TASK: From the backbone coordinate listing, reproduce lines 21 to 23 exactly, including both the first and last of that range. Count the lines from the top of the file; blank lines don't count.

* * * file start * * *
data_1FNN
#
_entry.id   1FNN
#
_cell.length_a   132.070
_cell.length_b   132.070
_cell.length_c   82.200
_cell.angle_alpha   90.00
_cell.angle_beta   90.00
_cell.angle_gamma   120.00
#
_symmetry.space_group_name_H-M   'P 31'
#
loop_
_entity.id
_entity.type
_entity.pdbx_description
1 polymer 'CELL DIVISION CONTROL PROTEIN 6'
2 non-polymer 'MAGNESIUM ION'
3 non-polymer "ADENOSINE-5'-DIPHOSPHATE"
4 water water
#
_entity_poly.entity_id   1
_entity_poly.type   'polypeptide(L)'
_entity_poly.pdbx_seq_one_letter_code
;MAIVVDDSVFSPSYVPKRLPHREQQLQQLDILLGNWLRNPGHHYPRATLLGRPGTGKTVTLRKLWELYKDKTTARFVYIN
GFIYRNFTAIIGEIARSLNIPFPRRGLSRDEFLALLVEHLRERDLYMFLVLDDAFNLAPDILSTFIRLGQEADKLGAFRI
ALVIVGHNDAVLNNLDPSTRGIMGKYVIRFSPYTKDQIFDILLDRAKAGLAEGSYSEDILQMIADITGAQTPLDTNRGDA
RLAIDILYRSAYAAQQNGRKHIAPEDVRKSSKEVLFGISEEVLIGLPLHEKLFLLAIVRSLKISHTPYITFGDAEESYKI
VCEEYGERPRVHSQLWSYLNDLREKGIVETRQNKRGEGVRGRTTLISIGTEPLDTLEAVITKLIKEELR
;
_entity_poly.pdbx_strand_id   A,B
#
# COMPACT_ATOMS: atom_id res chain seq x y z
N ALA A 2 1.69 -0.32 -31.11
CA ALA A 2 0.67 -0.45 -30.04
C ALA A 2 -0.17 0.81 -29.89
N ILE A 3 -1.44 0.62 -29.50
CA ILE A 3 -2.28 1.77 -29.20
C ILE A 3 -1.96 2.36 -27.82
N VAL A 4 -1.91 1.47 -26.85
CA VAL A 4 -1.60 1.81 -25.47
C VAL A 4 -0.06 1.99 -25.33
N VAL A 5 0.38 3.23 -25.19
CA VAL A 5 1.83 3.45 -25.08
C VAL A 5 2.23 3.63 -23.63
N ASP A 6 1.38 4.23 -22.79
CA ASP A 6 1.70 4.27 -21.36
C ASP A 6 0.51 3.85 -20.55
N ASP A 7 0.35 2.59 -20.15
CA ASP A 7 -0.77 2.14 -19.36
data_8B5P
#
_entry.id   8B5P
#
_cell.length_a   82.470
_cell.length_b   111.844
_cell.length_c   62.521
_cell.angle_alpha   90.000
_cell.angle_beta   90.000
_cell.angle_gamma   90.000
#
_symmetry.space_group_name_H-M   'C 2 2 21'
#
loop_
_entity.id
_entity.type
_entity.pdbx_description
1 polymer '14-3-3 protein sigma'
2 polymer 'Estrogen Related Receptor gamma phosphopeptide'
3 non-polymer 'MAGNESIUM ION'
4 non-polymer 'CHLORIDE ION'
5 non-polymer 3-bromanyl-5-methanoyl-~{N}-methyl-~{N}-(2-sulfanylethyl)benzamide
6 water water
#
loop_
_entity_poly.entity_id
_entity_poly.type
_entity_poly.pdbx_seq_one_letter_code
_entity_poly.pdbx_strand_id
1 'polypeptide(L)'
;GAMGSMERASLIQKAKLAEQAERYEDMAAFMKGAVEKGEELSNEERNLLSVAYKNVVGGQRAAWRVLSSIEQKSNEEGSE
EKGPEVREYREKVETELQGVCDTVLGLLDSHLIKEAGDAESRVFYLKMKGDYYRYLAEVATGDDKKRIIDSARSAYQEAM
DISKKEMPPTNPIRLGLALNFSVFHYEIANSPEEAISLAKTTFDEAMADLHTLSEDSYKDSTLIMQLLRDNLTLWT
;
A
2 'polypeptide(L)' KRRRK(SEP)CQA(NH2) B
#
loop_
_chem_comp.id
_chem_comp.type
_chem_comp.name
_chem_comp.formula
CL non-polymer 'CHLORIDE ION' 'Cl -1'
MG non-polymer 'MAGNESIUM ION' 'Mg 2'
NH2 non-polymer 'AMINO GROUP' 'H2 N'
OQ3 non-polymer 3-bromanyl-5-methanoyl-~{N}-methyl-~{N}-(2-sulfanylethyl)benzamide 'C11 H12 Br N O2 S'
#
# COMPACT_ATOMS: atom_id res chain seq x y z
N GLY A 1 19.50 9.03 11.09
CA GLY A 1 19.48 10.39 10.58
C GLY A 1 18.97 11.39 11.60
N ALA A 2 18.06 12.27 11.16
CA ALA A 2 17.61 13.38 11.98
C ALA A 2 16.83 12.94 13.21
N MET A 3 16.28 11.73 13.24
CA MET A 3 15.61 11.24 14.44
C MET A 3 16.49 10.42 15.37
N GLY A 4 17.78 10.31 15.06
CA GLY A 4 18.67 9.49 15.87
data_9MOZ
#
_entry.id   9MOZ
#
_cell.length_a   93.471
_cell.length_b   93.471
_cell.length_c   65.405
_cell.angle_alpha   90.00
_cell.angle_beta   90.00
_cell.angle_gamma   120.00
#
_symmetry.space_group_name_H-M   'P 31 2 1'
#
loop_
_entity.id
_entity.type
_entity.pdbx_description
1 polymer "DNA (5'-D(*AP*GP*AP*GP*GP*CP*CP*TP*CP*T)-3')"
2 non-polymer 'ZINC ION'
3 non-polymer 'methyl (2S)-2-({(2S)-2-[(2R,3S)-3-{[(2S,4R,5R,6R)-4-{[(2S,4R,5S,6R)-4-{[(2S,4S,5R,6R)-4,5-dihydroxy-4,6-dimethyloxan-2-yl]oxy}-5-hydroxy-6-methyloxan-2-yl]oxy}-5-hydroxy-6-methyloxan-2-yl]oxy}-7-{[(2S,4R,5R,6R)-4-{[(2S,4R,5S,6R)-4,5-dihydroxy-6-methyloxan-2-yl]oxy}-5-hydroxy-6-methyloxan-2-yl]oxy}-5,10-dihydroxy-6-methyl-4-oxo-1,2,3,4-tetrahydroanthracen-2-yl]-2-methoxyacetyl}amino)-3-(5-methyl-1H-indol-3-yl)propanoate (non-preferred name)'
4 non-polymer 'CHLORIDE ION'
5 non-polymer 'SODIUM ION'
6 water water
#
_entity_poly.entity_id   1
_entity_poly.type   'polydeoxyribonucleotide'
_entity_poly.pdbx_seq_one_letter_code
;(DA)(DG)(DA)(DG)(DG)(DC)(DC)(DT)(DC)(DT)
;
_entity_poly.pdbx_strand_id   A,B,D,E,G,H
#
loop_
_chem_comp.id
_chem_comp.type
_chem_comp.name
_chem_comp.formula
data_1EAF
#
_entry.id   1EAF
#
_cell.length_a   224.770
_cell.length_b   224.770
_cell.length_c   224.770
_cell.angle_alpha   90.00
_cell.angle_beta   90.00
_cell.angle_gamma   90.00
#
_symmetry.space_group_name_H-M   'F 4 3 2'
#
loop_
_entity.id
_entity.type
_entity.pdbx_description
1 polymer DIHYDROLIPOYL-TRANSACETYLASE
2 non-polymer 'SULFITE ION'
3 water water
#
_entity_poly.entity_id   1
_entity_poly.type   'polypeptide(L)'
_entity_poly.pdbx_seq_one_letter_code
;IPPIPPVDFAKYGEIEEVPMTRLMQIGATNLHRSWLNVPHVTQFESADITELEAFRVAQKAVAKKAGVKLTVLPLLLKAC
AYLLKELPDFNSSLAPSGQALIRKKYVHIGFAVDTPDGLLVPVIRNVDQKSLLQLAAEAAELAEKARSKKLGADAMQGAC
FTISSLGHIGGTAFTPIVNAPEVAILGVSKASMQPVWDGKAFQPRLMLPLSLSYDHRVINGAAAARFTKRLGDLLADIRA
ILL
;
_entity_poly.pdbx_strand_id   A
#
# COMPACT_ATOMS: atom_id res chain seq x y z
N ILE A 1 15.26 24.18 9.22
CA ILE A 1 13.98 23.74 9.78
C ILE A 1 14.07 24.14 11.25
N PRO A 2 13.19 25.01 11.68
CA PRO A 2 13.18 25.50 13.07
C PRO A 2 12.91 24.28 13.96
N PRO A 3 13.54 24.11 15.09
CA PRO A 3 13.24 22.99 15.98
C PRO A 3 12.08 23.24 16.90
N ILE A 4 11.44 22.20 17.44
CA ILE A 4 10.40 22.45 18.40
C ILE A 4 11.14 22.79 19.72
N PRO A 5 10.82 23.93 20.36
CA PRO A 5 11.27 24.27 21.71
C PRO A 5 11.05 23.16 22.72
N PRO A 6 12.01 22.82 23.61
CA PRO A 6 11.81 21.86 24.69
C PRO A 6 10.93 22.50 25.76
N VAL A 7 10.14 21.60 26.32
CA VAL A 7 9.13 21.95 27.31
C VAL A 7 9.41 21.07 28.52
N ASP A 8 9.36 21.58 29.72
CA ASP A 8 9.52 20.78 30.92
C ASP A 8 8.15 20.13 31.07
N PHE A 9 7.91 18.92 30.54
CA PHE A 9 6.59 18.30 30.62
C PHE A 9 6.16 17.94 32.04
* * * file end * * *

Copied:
4 water water
#
_entity_poly.entity_id   1